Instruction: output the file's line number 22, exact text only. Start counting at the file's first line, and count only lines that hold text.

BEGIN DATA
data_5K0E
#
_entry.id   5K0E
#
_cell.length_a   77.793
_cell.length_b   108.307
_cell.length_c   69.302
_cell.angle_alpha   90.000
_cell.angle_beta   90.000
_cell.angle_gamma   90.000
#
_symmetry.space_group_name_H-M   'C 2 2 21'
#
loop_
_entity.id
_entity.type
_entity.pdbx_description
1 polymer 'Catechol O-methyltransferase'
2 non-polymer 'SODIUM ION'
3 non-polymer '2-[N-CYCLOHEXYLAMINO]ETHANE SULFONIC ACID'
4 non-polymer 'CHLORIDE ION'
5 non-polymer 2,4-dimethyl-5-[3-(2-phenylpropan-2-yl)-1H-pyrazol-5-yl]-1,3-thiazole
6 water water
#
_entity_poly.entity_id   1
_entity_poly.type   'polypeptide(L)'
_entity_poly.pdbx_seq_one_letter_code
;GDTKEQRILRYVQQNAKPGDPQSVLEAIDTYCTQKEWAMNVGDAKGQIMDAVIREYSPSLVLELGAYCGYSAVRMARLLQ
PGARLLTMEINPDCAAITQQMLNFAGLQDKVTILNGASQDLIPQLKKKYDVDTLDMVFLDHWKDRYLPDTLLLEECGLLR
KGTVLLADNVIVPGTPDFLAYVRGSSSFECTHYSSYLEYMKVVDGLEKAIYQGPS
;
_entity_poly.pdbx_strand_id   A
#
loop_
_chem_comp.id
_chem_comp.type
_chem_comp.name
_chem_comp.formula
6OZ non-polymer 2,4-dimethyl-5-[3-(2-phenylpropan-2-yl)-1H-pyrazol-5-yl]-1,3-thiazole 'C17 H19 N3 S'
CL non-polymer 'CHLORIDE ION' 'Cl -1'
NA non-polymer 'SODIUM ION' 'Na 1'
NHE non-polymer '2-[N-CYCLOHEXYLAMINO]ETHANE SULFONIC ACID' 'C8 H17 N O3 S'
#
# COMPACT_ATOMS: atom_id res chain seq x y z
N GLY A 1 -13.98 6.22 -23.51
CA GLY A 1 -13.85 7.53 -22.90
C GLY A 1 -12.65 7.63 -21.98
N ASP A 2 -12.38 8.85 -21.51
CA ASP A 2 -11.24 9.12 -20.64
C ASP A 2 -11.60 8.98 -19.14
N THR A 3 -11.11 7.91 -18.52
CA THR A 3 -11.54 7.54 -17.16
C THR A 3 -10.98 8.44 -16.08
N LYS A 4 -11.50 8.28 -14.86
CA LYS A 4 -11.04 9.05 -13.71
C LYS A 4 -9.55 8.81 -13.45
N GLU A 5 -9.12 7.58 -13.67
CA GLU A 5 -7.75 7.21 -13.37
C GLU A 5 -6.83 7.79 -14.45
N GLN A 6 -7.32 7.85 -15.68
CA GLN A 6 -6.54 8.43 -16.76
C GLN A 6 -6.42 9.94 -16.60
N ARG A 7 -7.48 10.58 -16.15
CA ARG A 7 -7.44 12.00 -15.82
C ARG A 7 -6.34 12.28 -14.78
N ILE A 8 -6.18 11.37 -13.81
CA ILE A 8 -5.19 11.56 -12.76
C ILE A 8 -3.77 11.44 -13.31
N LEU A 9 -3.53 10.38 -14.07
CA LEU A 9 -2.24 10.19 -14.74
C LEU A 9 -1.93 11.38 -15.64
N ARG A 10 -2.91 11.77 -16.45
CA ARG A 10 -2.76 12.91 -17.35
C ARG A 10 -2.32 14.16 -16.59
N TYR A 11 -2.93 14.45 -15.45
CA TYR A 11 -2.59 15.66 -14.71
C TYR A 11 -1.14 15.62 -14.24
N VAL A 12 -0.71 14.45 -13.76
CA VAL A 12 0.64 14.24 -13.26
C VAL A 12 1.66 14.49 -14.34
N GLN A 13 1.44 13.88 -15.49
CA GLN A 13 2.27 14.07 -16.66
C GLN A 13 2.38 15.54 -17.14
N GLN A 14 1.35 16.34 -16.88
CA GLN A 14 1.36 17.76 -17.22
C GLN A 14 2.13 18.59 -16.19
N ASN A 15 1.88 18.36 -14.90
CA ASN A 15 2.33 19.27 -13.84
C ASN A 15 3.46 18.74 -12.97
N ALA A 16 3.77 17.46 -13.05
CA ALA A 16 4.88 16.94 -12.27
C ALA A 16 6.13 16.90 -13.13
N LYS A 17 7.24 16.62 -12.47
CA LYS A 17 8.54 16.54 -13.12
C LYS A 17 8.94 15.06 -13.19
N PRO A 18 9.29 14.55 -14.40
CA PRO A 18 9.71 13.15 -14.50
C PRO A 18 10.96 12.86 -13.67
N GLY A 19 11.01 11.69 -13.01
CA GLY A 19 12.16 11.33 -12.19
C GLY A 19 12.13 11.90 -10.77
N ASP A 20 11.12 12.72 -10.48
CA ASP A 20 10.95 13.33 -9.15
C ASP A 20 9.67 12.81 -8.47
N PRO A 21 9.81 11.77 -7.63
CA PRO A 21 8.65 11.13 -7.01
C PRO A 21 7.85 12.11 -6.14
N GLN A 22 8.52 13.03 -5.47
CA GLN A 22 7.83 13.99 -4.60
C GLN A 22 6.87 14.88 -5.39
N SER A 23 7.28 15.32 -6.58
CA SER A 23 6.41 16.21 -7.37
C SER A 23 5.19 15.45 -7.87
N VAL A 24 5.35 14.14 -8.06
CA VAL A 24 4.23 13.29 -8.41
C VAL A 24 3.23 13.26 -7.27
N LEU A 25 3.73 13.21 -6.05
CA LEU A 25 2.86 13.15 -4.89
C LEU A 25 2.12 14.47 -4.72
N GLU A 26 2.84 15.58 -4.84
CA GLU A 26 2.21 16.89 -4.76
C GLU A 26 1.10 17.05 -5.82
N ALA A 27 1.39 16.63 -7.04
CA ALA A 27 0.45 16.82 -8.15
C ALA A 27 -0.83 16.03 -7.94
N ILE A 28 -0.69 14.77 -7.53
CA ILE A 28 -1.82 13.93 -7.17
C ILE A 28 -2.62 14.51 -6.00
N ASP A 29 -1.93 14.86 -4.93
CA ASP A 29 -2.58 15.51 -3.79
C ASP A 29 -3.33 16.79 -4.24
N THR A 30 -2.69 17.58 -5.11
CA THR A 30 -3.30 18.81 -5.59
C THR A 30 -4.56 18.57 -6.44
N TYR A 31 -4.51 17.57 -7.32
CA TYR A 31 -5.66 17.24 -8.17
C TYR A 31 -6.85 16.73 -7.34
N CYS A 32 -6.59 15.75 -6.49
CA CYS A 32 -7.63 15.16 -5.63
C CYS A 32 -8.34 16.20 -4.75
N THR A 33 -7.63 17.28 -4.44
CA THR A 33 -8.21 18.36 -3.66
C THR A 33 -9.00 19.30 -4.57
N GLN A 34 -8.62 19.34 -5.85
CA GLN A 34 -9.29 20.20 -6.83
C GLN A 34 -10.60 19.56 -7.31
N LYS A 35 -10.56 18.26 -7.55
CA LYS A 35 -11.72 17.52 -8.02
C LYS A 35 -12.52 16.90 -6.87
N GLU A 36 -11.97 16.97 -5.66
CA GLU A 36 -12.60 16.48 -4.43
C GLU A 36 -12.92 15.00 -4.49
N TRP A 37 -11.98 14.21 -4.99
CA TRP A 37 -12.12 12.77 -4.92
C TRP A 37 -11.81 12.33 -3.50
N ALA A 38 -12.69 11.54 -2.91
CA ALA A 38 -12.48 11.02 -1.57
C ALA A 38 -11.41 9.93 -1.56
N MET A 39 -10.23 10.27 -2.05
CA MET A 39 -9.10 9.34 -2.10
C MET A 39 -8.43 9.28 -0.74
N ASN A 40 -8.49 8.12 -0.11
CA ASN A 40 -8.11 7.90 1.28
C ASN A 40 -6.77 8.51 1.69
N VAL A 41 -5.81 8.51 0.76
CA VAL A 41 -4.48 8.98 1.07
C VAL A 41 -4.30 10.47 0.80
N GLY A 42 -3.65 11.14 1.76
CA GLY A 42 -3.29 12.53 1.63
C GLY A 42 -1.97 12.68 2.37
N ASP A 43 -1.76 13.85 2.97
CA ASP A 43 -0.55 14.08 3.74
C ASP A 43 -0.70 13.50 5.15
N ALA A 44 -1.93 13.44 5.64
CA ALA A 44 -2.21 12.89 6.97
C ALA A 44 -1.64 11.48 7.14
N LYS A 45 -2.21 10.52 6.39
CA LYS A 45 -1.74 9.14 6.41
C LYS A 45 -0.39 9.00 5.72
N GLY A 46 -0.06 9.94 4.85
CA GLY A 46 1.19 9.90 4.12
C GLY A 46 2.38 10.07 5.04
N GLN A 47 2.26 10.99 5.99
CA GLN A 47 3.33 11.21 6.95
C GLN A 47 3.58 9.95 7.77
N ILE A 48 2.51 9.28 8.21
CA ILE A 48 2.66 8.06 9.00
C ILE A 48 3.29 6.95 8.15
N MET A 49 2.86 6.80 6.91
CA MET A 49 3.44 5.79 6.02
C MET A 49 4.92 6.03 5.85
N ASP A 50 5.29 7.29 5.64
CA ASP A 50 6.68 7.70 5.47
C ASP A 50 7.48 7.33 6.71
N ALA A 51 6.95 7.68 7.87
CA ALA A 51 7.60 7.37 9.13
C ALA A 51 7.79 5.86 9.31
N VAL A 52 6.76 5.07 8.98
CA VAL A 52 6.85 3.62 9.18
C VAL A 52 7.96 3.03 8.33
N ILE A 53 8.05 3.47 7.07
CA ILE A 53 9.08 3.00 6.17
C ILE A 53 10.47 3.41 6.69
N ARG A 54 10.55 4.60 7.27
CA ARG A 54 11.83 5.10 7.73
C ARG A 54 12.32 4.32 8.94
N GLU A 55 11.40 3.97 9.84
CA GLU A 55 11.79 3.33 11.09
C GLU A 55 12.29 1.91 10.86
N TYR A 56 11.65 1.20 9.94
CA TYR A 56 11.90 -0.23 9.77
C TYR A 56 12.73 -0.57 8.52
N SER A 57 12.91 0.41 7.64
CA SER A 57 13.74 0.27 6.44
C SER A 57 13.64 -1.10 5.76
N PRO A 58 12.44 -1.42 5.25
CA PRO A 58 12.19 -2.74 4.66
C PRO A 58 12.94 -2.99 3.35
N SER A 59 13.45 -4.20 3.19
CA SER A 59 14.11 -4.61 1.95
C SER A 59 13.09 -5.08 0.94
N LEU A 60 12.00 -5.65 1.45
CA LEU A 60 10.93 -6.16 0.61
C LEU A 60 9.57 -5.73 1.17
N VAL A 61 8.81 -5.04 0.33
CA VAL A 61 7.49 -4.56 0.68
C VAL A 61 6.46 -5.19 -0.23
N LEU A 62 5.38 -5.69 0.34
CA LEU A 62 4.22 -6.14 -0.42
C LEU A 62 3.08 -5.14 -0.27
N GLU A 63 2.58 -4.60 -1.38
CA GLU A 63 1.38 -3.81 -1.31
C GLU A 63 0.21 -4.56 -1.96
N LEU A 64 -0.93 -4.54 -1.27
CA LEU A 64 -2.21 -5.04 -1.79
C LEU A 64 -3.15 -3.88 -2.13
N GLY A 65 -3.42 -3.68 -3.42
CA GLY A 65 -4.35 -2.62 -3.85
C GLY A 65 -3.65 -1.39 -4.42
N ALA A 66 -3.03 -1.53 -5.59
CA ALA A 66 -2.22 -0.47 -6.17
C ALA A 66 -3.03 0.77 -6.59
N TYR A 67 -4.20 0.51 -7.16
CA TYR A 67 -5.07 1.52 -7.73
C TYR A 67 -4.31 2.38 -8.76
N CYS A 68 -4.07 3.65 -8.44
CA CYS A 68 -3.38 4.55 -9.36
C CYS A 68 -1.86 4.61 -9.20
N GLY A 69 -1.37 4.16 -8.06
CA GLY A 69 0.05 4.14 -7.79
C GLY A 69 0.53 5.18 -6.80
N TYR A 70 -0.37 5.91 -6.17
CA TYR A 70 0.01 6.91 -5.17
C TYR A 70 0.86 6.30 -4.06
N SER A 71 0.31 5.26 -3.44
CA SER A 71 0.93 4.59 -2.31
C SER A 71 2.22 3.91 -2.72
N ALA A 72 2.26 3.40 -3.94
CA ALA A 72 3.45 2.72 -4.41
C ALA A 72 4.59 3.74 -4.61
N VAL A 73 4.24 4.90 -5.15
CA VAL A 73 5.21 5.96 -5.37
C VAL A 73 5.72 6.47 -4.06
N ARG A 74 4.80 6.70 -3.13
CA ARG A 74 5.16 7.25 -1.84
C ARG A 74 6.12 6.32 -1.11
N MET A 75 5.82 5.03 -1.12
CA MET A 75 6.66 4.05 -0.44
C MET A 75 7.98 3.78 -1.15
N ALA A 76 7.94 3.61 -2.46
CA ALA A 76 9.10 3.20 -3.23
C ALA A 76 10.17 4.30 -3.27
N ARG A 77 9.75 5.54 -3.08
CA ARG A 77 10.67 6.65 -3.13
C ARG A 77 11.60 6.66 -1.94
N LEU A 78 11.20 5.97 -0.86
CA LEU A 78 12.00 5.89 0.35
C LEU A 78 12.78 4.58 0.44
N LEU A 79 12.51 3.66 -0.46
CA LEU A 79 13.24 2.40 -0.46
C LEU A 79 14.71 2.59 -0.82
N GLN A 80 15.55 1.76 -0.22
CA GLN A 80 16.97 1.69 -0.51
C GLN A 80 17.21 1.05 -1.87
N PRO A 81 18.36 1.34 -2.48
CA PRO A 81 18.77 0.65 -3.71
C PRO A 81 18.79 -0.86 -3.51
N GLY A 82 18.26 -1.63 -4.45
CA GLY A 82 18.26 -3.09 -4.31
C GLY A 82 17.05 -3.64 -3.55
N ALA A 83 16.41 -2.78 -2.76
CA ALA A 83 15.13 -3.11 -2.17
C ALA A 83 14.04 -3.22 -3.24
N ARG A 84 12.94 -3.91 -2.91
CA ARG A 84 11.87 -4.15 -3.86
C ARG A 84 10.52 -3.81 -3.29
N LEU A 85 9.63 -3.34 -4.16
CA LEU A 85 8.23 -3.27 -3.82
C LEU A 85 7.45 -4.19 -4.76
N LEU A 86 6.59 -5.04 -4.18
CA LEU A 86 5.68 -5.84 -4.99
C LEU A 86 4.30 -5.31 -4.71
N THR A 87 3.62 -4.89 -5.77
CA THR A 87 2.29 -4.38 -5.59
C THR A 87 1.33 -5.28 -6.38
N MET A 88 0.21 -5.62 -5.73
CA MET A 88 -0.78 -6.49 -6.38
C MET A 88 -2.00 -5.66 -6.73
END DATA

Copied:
5 non-polymer 2,4-dimethyl-5-[3-(2-phenylpropan-2-yl)-1H-pyrazol-5-yl]-1,3-thiazole